Marfa Book Company exhibits “Last Words”
MARFA- In association with Alexander Grey Associates, the Marfa Book Company will be presenting Last Words, a recent work by the influential Latin American Conceptual artist, Luis Camnitzer from Thursday, October 4 through Sunday, November 11. Camnitzer is a German-born Uruguayan conceptual artist and academic who works in the media of printmaking and sculpture. His humorous yet biting work has appeared in many exhibitions since the early 1960s.
The work at the Marfa Book Company consists of six large consecutive panels where Camnitzer has printed a collage-text interweaving the last words of an unknown number of people executed on Death Row in Texas during the last thirty years. This is the first time the work will be shown in this state.
The quotations, which Camnitzer has selected for Last Words, are primarily statements of affection directed at friends, family members, and other loved ones. They were taken from the Texas Department of Criminal Justice’s Death Row website, where the names of names of people currently on Death Row (along with the names and last statements of people whom the State has executed since 1982) can be found. The works are framed pigment prints, measuring 66 inches by 44 inches, with page numbers appearing at the bottom of each print. This aspect, a straightforward reference to the codex form, accentuates the linear, cohesive nature of the work.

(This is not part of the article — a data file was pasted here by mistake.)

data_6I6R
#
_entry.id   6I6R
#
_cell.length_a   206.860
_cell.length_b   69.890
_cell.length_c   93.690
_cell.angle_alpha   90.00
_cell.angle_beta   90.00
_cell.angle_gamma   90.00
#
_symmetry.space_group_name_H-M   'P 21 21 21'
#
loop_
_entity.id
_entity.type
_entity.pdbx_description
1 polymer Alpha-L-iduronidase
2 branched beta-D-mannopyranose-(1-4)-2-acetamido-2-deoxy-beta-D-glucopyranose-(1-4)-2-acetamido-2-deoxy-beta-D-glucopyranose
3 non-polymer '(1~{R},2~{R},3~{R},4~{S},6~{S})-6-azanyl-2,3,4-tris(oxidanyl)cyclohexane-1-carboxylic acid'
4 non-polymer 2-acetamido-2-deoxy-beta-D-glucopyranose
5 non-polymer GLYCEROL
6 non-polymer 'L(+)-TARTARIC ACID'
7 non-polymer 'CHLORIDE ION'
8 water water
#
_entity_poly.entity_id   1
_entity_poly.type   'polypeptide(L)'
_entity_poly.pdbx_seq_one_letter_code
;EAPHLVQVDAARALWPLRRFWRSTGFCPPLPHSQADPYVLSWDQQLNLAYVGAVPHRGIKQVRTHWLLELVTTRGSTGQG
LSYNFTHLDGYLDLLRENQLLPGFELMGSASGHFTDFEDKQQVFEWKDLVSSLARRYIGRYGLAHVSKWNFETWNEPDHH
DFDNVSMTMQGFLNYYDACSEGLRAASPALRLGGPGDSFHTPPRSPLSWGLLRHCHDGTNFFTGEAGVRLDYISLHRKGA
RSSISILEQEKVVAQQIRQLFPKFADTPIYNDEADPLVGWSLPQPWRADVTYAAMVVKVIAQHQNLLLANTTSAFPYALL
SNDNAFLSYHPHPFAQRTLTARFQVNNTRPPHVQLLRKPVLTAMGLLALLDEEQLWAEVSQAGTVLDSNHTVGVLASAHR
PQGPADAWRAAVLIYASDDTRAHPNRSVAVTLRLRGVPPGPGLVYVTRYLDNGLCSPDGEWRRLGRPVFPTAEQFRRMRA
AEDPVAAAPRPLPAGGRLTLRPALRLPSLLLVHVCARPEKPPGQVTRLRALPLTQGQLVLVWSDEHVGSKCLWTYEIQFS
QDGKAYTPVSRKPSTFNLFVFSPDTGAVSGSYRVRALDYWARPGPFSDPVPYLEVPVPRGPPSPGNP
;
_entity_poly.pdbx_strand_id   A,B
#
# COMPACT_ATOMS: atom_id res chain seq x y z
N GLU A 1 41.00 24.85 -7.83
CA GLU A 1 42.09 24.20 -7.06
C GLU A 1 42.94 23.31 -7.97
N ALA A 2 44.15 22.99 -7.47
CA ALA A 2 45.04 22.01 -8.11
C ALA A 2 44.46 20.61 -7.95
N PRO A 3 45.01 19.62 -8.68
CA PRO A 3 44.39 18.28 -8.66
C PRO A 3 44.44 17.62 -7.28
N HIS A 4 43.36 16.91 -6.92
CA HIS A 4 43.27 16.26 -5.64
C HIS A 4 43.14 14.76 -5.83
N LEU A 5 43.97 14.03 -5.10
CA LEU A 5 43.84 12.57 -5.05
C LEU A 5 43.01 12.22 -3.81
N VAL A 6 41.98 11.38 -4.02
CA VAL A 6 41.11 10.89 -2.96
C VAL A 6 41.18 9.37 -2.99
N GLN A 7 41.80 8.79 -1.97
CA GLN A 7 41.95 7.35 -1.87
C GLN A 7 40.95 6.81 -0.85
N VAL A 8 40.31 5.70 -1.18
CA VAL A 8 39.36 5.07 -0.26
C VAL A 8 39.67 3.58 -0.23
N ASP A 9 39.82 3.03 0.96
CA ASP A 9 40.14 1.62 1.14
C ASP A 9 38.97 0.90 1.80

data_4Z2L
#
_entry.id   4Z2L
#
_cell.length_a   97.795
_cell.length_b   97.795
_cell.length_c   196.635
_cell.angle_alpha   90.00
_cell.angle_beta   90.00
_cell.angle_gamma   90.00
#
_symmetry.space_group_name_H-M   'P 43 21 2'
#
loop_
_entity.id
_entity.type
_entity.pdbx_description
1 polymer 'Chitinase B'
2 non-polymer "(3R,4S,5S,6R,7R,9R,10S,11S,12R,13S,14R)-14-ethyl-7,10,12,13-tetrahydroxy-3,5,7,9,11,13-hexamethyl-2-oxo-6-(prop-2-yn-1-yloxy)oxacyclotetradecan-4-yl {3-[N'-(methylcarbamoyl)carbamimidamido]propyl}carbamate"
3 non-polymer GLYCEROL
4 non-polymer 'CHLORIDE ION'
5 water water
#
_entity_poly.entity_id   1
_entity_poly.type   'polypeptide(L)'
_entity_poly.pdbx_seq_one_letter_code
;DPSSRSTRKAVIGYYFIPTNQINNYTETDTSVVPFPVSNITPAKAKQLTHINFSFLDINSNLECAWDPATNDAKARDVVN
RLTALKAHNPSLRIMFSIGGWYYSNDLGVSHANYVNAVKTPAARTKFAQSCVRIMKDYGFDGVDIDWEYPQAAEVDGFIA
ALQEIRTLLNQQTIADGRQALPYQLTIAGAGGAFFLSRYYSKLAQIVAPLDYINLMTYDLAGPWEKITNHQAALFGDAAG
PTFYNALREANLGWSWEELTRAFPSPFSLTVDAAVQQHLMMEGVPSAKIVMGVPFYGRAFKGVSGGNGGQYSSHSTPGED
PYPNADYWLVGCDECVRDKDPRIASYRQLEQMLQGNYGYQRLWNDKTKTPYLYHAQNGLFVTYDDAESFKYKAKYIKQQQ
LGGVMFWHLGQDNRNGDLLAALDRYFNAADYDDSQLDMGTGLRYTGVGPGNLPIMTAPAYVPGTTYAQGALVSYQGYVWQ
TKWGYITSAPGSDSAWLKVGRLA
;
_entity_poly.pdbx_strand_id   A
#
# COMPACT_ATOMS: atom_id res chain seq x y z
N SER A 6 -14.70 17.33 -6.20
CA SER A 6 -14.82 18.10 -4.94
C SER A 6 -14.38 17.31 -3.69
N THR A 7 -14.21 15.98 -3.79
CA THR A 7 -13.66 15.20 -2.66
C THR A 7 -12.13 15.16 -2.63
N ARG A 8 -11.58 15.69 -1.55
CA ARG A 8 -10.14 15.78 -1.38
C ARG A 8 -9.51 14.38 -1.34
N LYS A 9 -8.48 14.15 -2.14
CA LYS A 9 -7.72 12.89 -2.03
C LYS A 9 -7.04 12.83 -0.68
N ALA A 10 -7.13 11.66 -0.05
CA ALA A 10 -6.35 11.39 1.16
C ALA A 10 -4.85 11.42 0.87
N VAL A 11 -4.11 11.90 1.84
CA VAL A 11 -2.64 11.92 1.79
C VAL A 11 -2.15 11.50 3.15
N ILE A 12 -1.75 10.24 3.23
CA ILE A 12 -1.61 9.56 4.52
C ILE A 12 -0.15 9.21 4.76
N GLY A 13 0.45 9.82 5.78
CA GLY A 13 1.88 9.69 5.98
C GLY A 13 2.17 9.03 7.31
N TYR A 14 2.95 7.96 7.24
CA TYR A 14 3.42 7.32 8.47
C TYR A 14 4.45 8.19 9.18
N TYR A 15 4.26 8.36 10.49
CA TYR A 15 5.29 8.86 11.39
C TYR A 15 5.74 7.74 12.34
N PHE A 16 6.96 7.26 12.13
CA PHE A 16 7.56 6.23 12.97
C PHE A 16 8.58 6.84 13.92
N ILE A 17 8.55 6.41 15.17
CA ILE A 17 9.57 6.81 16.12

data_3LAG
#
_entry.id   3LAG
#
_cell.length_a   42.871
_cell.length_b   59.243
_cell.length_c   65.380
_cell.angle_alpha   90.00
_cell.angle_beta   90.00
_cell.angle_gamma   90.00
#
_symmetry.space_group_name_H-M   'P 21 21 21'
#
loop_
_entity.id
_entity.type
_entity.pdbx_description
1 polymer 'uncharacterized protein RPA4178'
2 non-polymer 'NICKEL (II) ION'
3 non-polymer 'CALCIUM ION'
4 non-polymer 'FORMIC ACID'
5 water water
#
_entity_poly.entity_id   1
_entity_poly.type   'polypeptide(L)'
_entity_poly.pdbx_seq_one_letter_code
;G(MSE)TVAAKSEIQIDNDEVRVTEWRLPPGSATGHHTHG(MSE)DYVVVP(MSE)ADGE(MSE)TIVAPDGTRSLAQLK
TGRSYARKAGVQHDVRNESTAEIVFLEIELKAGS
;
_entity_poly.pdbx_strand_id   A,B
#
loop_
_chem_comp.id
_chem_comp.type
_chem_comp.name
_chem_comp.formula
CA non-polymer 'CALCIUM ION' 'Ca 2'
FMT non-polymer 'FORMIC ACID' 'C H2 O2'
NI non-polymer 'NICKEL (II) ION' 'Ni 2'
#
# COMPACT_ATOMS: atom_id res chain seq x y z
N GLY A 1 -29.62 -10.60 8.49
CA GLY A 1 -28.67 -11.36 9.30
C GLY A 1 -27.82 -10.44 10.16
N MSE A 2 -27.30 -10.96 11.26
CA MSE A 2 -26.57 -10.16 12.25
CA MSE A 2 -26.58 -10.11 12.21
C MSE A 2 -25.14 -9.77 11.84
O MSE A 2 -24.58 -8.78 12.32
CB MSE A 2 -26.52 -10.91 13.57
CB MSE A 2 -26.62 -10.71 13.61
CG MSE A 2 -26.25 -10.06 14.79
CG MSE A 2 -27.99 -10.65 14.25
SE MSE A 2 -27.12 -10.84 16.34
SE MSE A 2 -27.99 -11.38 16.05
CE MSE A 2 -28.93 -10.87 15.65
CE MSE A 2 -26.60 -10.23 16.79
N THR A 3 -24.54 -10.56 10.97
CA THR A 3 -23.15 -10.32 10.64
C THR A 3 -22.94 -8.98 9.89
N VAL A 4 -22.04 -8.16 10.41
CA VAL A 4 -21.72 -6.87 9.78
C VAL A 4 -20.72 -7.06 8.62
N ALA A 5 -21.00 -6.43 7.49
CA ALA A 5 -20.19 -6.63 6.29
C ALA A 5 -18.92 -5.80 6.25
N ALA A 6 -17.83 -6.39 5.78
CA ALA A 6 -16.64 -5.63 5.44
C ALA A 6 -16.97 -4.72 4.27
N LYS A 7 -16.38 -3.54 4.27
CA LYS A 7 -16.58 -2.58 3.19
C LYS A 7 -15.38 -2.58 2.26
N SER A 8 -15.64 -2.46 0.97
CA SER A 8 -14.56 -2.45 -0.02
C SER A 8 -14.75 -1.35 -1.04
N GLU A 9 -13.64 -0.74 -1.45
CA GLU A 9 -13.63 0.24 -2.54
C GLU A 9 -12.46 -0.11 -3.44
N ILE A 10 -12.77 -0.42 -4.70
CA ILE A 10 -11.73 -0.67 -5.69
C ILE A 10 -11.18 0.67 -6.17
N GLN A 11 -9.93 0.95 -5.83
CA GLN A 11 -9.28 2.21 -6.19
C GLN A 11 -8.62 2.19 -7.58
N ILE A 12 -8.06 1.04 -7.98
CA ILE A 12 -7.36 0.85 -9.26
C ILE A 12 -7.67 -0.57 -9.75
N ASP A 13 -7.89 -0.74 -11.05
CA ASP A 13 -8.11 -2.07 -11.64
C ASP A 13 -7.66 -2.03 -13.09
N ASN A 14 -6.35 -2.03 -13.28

The work, like many in Camnitzer’s oeuvre, troubles the distance and distraction that characterize our habits of viewership by implicating the viewer in the act, or acts, on which the works are based or in which the works consist. It also draws attention to the practice of publicizing and, in a way, making aesthetic, a person’s last words, which would otherwise be a person’s most private and intimate. In this sense, it relates to another line of inquiry, which is common in Camnitzer’s work, a consideration of the agency and behaviors of single individuals when confronted with the vast, impersonal and often very violent mechanisms of State power. And most importantly, the exhibition of this work in Texas raises critical questions about the actual policy of Capital Punishment.
Story filed under: Arts